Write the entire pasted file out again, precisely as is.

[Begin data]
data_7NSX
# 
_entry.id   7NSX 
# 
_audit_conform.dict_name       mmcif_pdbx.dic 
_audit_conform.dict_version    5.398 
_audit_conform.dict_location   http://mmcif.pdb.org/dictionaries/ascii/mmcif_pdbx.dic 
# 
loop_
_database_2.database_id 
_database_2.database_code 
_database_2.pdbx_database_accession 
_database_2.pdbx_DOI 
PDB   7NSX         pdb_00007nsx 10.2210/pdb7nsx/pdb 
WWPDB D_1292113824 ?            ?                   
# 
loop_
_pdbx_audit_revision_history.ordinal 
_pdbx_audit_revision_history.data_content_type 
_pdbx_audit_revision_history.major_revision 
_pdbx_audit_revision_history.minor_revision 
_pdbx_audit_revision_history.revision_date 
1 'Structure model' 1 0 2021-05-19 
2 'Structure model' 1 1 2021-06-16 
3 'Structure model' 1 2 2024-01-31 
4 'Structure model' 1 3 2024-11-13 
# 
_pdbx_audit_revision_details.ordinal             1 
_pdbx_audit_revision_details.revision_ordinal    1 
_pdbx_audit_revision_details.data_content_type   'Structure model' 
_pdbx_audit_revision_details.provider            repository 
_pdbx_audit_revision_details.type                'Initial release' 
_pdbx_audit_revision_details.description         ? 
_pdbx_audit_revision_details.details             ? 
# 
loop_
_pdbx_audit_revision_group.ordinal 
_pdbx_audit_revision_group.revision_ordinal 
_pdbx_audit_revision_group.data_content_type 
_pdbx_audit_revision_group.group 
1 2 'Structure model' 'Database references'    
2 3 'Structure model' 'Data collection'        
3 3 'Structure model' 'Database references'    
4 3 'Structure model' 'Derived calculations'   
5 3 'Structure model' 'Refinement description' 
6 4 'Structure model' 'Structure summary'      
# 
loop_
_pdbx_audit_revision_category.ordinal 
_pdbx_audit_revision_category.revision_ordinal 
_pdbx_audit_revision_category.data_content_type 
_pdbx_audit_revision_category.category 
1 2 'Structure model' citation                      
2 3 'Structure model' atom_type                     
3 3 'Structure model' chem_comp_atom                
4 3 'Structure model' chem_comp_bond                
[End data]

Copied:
data_7NSX
# 
_entry.id   7NSX 
# 
_audit_conform.dict_name       mmcif_pdbx.dic 
_audit_conform.dict_version    5.398 
_audit_conform.dict_location   http://mmcif.pdb.org/dictionaries/ascii/mmcif_pdbx.dic 
# 
loop_
_database_2.database_id 
_database_2.database_code 
_database_2.pdbx_database_accession 
_database_2.pdbx_DOI 
PDB   7NSX         pdb_00007nsx 10.2210/pdb7nsx/pdb 
WWPDB D_1292113824 ?            ?                   
# 
loop_
_pdbx_audit_revision_history.ordinal 
_pdbx_audit_revision_history.data_content_type 
_pdbx_audit_revision_history.major_revision 
_pdbx_audit_revision_history.minor_revision 
_pdbx_audit_revision_history.revision_date 
1 'Structure model' 1 0 2021-05-19 
2 'Structure model' 1 1 2021-06-16 
3 'Structure model' 1 2 2024-01-31 
4 'Structure model' 1 3 2024-11-13 
# 
_pdbx_audit_revision_details.ordinal             1 
_pdbx_audit_revision_details.revision_ordinal    1 
_pdbx_audit_revision_details.data_content_type   'Structure model' 
_pdbx_audit_revision_details.provider            repository 
_pdbx_audit_revision_details.type                'Initial release' 
_pdbx_audit_revision_details.description         ? 
_pdbx_audit_revision_details.details             ? 
# 
loop_
_pdbx_audit_revision_group.ordinal 
_pdbx_audit_revision_group.revision_ordinal 
_pdbx_audit_revision_group.data_content_type 
_pdbx_audit_revision_group.group 
1 2 'Structure model' 'Database references'    
2 3 'Structure model' 'Data collection'        
3 3 'Structure model' 'Database references'    
4 3 'Structure model' 'Derived calculations'   
5 3 'Structure model' 'Refinement description' 
6 4 'Structure model' 'Structure summary'      
# 
loop_
_pdbx_audit_revision_category.ordinal 
_pdbx_audit_revision_category.revision_ordinal 
_pdbx_audit_revision_category.data_content_type 
_pdbx_audit_revision_category.category 
1 2 'Structure model' citation                      
2 3 'Structure model' atom_type                     
3 3 'Structure model' chem_comp_atom                
4 3 'Structure model' chem_comp_bond                